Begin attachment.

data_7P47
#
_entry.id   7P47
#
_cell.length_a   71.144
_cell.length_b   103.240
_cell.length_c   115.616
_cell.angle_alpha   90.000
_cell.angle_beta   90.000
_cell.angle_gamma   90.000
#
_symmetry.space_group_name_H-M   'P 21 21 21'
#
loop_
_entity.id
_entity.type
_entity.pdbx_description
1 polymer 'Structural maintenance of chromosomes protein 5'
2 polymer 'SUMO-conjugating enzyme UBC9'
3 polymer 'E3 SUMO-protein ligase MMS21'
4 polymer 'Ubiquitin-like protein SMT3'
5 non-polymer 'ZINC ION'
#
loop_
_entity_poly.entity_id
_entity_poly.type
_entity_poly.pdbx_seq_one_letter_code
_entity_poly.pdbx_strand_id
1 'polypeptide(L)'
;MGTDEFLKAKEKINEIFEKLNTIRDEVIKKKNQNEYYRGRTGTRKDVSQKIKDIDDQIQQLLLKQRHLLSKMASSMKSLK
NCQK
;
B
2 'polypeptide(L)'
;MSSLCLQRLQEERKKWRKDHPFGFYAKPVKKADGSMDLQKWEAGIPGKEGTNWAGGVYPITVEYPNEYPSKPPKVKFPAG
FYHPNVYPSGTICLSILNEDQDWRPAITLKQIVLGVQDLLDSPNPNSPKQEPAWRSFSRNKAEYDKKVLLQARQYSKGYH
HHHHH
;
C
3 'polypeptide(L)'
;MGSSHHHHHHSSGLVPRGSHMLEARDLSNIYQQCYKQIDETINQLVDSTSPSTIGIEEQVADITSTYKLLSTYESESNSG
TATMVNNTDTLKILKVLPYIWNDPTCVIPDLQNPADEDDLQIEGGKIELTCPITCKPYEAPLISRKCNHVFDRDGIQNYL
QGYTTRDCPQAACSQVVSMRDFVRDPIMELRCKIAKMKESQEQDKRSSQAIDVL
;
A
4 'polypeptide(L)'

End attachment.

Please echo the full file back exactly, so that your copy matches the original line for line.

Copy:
data_7P47
#
_entry.id   7P47
#
_cell.length_a   71.144
_cell.length_b   103.240
_cell.length_c   115.616
_cell.angle_alpha   90.000
_cell.angle_beta   90.000
_cell.angle_gamma   90.000
#
_symmetry.space_group_name_H-M   'P 21 21 21'
#
loop_
_entity.id
_entity.type
_entity.pdbx_description
1 polymer 'Structural maintenance of chromosomes protein 5'
2 polymer 'SUMO-conjugating enzyme UBC9'
3 polymer 'E3 SUMO-protein ligase MMS21'
4 polymer 'Ubiquitin-like protein SMT3'
5 non-polymer 'ZINC ION'
#
loop_
_entity_poly.entity_id
_entity_poly.type
_entity_poly.pdbx_seq_one_letter_code
_entity_poly.pdbx_strand_id
1 'polypeptide(L)'
;MGTDEFLKAKEKINEIFEKLNTIRDEVIKKKNQNEYYRGRTGTRKDVSQKIKDIDDQIQQLLLKQRHLLSKMASSMKSLK
NCQK
;
B
2 'polypeptide(L)'
;MSSLCLQRLQEERKKWRKDHPFGFYAKPVKKADGSMDLQKWEAGIPGKEGTNWAGGVYPITVEYPNEYPSKPPKVKFPAG
FYHPNVYPSGTICLSILNEDQDWRPAITLKQIVLGVQDLLDSPNPNSPKQEPAWRSFSRNKAEYDKKVLLQARQYSKGYH
HHHHH
;
C
3 'polypeptide(L)'
;MGSSHHHHHHSSGLVPRGSHMLEARDLSNIYQQCYKQIDETINQLVDSTSPSTIGIEEQVADITSTYKLLSTYESESNSG
TATMVNNTDTLKILKVLPYIWNDPTCVIPDLQNPADEDDLQIEGGKIELTCPITCKPYEAPLISRKCNHVFDRDGIQNYL
QGYTTRDCPQAACSQVVSMRDFVRDPIMELRCKIAKMKESQEQDKRSSQAIDVL
;
A
4 'polypeptide(L)'